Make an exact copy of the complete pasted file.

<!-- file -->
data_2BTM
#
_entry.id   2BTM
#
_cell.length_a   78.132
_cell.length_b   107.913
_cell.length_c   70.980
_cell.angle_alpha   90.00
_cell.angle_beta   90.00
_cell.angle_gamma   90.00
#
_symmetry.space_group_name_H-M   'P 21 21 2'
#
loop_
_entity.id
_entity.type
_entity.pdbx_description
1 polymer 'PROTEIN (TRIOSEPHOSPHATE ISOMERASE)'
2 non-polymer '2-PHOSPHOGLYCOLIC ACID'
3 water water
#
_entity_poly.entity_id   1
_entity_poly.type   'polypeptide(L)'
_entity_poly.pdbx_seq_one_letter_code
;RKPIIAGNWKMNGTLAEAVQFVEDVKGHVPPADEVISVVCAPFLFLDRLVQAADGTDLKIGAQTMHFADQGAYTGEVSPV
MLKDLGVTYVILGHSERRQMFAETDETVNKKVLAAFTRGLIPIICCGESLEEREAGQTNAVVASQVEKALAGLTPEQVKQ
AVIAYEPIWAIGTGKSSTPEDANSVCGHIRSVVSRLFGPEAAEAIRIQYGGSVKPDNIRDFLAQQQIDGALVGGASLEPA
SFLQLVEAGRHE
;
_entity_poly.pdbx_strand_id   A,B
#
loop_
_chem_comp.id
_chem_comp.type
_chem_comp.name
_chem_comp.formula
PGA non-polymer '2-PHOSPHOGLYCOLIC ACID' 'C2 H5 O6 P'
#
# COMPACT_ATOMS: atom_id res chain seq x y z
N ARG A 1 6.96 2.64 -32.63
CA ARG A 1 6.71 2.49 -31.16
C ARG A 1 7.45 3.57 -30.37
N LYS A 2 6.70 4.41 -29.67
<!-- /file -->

data_2BTM
#
_entry.id   2BTM
#
_cell.length_a   78.132
_cell.length_b   107.913
_cell.length_c   70.980
_cell.angle_alpha   90.00
_cell.angle_beta   90.00
_cell.angle_gamma   90.00
#
_symmetry.space_group_name_H-M   'P 21 21 2'
#
loop_
_entity.id
_entity.type
_entity.pdbx_description
1 polymer 'PROTEIN (TRIOSEPHOSPHATE ISOMERASE)'
2 non-polymer '2-PHOSPHOGLYCOLIC ACID'
3 water water
#
_entity_poly.entity_id   1
_entity_poly.type   'polypeptide(L)'
_entity_poly.pdbx_seq_one_letter_code
;RKPIIAGNWKMNGTLAEAVQFVEDVKGHVPPADEVISVVCAPFLFLDRLVQAADGTDLKIGAQTMHFADQGAYTGEVSPV
MLKDLGVTYVILGHSERRQMFAETDETVNKKVLAAFTRGLIPIICCGESLEEREAGQTNAVVASQVEKALAGLTPEQVKQ
AVIAYEPIWAIGTGKSSTPEDANSVCGHIRSVVSRLFGPEAAEAIRIQYGGSVKPDNIRDFLAQQQIDGALVGGASLEPA
SFLQLVEAGRHE
;
_entity_poly.pdbx_strand_id   A,B
#
loop_
_chem_comp.id
_chem_comp.type
_chem_comp.name
_chem_comp.formula
PGA non-polymer '2-PHOSPHOGLYCOLIC ACID' 'C2 H5 O6 P'
#
# COMPACT_ATOMS: atom_id res chain seq x y z
N ARG A 1 6.96 2.64 -32.63
CA ARG A 1 6.71 2.49 -31.16
C ARG A 1 7.45 3.57 -30.37
N LYS A 2 6.70 4.41 -29.67